Trade between U.S. and China plummets ahead of October negotiations
Trade between China and the United States has continued to fall ahead of October negotiations and a further tit-for-tat escalation of tariffs, according to customs data reported by AP.
The big picture: Imports of American products to China dropped to $10.3 billion in August, down 22% from the same month last year. Chinese exports to the U.S. also plummeted to $44.4 billion in August, down 16%. China's trade surplus with the U.S. shrunk to $31.3 billion in August, down $27 billion from a year prior.
- Both sides of the escalating trade war hiked tariffs on billions of dollars worth of goods last month, disrupting industries ranging from agriculture to the auto sector to consumer products.
- Talks between President Trump and Chinese President Xi Jinping earlier this summer ended without a deal. Negotiators are set to meet again in October, with Trump planning additional tariff increases on Oct. 1 and Dec. 15.
The state of play:
- On Sept. 1, the U.S. imposed a 15% tariff on $112 billion worth of Chinese goods. China retaliated by resuming 25% tariffs on American cars and adding 5–10% tariffs on $75 billion worth of goods.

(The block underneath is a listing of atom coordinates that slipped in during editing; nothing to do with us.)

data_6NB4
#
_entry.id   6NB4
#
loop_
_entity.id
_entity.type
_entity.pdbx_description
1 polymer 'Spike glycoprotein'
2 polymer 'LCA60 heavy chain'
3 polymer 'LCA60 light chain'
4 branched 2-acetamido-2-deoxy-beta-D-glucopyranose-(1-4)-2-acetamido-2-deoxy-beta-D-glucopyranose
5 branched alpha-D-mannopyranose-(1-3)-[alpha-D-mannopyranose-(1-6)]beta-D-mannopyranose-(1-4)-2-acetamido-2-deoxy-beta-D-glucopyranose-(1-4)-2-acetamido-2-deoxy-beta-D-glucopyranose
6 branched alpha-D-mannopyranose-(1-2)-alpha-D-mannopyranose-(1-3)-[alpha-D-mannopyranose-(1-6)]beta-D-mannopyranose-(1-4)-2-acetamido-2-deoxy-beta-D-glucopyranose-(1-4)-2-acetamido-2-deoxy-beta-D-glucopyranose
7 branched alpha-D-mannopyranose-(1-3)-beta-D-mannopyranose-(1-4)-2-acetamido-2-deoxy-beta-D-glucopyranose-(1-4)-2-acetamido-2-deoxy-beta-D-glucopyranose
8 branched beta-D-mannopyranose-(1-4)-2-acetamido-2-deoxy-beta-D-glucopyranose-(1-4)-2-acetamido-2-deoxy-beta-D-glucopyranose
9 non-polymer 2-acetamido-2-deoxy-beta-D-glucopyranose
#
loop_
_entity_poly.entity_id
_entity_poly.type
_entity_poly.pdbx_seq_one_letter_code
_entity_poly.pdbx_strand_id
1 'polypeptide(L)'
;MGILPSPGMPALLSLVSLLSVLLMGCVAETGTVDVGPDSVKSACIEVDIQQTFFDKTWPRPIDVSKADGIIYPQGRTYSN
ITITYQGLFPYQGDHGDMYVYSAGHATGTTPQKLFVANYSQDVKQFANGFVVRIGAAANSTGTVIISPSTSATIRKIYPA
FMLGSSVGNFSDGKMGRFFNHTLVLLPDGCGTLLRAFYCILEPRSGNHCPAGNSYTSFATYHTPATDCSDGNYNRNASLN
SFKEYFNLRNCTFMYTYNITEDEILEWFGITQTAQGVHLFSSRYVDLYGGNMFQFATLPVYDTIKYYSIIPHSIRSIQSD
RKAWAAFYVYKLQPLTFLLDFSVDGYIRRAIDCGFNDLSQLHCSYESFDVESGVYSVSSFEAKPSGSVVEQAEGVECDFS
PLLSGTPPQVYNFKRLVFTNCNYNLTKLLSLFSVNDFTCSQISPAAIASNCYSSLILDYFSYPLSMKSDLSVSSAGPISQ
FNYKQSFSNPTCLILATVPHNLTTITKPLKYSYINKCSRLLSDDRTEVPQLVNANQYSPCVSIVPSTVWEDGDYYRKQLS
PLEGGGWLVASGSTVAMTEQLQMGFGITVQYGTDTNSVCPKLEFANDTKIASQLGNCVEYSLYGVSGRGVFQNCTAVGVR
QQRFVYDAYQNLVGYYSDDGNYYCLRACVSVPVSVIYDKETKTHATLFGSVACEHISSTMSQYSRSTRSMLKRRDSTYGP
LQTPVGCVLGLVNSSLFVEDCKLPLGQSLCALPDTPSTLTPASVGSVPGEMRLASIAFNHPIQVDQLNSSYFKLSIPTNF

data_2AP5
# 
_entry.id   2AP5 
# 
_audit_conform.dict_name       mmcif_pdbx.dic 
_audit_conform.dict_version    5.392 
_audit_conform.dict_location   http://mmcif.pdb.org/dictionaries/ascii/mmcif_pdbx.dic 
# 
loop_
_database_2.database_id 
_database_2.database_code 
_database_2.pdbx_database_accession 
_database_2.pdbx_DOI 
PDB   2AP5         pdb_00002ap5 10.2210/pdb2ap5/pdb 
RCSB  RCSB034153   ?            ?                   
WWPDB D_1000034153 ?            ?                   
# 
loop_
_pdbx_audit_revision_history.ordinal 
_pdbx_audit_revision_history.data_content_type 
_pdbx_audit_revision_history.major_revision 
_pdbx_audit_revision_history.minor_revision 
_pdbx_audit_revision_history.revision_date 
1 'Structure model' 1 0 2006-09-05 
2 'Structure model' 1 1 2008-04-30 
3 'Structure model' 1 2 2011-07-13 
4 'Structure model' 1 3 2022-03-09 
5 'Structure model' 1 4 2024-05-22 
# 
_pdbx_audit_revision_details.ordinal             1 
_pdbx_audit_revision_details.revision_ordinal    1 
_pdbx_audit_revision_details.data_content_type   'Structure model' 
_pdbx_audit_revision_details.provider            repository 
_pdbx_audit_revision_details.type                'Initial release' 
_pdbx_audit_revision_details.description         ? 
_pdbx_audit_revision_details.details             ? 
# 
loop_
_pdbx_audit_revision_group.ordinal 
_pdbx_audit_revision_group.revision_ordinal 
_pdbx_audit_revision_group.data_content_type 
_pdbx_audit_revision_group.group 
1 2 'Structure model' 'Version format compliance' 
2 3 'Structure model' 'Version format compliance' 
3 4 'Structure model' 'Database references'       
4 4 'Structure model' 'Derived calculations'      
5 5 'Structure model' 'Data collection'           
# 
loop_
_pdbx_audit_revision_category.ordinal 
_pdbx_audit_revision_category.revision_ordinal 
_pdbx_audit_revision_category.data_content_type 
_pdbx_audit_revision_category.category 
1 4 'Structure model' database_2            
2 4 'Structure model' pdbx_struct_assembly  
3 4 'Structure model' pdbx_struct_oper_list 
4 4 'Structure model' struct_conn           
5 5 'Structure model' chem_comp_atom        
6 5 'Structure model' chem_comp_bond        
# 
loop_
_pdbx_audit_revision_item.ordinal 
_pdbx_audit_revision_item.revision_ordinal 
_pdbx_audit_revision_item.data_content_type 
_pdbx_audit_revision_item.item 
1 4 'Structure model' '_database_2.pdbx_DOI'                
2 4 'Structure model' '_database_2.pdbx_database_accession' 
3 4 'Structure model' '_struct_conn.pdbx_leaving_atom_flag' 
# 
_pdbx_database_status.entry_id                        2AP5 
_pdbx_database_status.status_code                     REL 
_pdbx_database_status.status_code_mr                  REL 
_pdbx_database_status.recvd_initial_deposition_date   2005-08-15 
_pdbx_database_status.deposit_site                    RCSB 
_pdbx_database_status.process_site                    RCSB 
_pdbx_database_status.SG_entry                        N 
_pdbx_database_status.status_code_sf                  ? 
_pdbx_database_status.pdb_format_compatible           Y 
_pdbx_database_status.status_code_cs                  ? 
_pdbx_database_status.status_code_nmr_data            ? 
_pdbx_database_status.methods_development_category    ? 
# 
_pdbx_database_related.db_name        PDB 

- On Oct. 1, Trump will increase existing tariffs on $250 billion worth of Chinese goods from 25% to 30%.
- On Dec. 15, the U.S. will hit another batch of $160 billion of Chinese imports with 15% tariffs, originally delayed to reduce the impact on Christmas shoppers. China will retaliate with its second batch of tariffs on $75 billion of American goods.
Between the lines: Per AP, "Some analysts suggest Beijing is holding out in hopes Trump will feel pressure to make a more favorable deal as his campaign for the 2020 presidential election picks up. Trump has warned that if he is reelected, China will face a tougher U.S. negotiating stance."